What is a dry cabinet?
A dry cabinet, also called dehumidifying cabinet or dry box, is a storage solution used to protect sensitive items from excess humidity. These devices are used across many industries, but they are particularly popular for sensitive camera equipment storage. The main issue dry cabinets serve to fight is fungal growth. Cameras and camera lenses are susceptible to fungus given the right conditions – darkness and excess humidity.
Dry cabinets come in various shapes and sizes and there are different technollogies available. As opposed to it’s name, a dry cabinet’s purpose is not to provide an environment devoid of any humidiy, as this might actually be detrimental to the equipment encased within. Much like a cigar humidor, the dry cabinet’s job is to maintain an optimal relative humidity. Most dry boxes are equipped with a hygrometer to allow you to check the humidity level inside.
How does a dry cabinet work?
Dry boxes can be broadly divided into two categories: active and passive. A passive model utilizes a dessicant inside an airtight sealed box, and typically offers limited control over the humidity level. These boxes require no electricity to operate, but need regular dessicant changes (or reactivation for multiple-use dessicant), especially when activelly used. Therefore, a passive dry box is a good solution when power consumption is an issue, for example in an off-the-grid application. For regular home use, an active dry cabinet is generally a simpler and more effective solution.
The typical active dehumidifying cabinet is an enclosure with electronic humidity control that automatically maintains a stable relative humidity (RH) at a preset level. Simpler models usually feature a small Peltier element to condense and remove the air-bourne moisture. More advanced models operate using multi-porous molecular sieve desiccants with automatic regeneration mechanisms. Electronic dry boxes are much more precise and reliable than passive models, but do require a constant power source.
Do you need a dry cabinet?
Whether or not you need a dry cabinet depends on your location, climate, gear and use patterns. Climate is generall the number one factor determining the need of such a device. If you live in a warm, humid climate like Southeast Asia or equatorial states, chances are a dehumidifying cabinet would be a wise purchase. Even the cooler temperate climate can provide enough moisture to cause trouble in the right conditions, especially in seaside areas.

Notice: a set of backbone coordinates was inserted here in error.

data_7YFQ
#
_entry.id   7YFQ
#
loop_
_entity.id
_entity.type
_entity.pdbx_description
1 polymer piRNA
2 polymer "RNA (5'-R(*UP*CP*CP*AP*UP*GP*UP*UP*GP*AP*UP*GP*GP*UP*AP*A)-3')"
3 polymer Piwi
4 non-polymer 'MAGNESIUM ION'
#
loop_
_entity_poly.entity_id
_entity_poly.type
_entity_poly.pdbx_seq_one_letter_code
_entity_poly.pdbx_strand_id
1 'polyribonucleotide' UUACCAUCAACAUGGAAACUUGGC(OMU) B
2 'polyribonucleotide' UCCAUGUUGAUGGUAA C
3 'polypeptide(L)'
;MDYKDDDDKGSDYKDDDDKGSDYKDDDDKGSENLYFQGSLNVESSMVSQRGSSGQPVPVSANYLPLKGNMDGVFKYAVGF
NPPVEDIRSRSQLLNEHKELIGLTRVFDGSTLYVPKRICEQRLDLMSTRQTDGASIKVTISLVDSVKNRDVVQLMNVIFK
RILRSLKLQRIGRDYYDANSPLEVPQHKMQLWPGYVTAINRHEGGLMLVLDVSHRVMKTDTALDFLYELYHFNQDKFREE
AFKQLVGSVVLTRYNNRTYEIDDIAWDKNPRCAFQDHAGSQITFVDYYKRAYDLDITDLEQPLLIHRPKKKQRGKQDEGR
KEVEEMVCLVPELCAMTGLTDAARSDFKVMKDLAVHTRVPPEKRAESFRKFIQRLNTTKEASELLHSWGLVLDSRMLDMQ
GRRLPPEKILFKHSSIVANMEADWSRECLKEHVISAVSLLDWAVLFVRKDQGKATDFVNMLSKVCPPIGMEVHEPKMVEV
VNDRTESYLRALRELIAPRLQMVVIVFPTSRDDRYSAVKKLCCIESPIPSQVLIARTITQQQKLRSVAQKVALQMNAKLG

Usage patterns are the second most important factor when you consider a dry cabinet for your equipment. If you constantly use your gear, day in and day out, the chances of it developing moisture related issues is minimal even in a moderately humid climate. Having the cameras out in the open, in sunlight and air, would usually suffice to prevent fungal growth in all but the most extreme cases.
On the other hand, if you find yourself storing your equipment for several months at a time, you might find a nasty surprise under a lens cap one day. The risk of fungus issues increases if you often work in wet, dewey conditions. In a humid environment, gear will accumulate moisture even if kept out of the rain. Putting away equipment in a dark, warm cabinet after such a shoot is a great way to grow some fungi.
How to use a dry cabinet for camera storage?
Using a dry cabinet for camera storage is a straighforward process. The amount of work you have to do depends on the type of enclosure you are using. With an active dry box, the only thing you need to do is to set the desired humidity level and let the electronics do their work. Best humidiy level for camera storage is around 40-45%. If you are using a passive dry box, you need to add enough dessicant to keep the humidity close to these numbers.
Too dry can be almost as bad as too humid, which is why using a dry box without means of determining the actual relative humidity inside is a bad idea. Storing your gear in an enclosure with extremely low humidity will affect rubber parts, leatherette, certain plastics, lubricants and some electronic components. Electrostatic build up is also a danger when humidity is kept too low.
Storing your gear in a dry box is no different than storing it in a regular cabinet. Make sure cameras and lenses are clean and surfaces are dry. Coming into a heated house from a cold exterior may lead to condensation. It’s best to give your gear time to match the ambient temperature while it’s still sealed inside bag or case, and only put it in the dry box once it’s fully acclimatized. Fabric straps can soak up moisture, so if yours can be easily detached, it can be a good idea to remove it before stowing away the camera.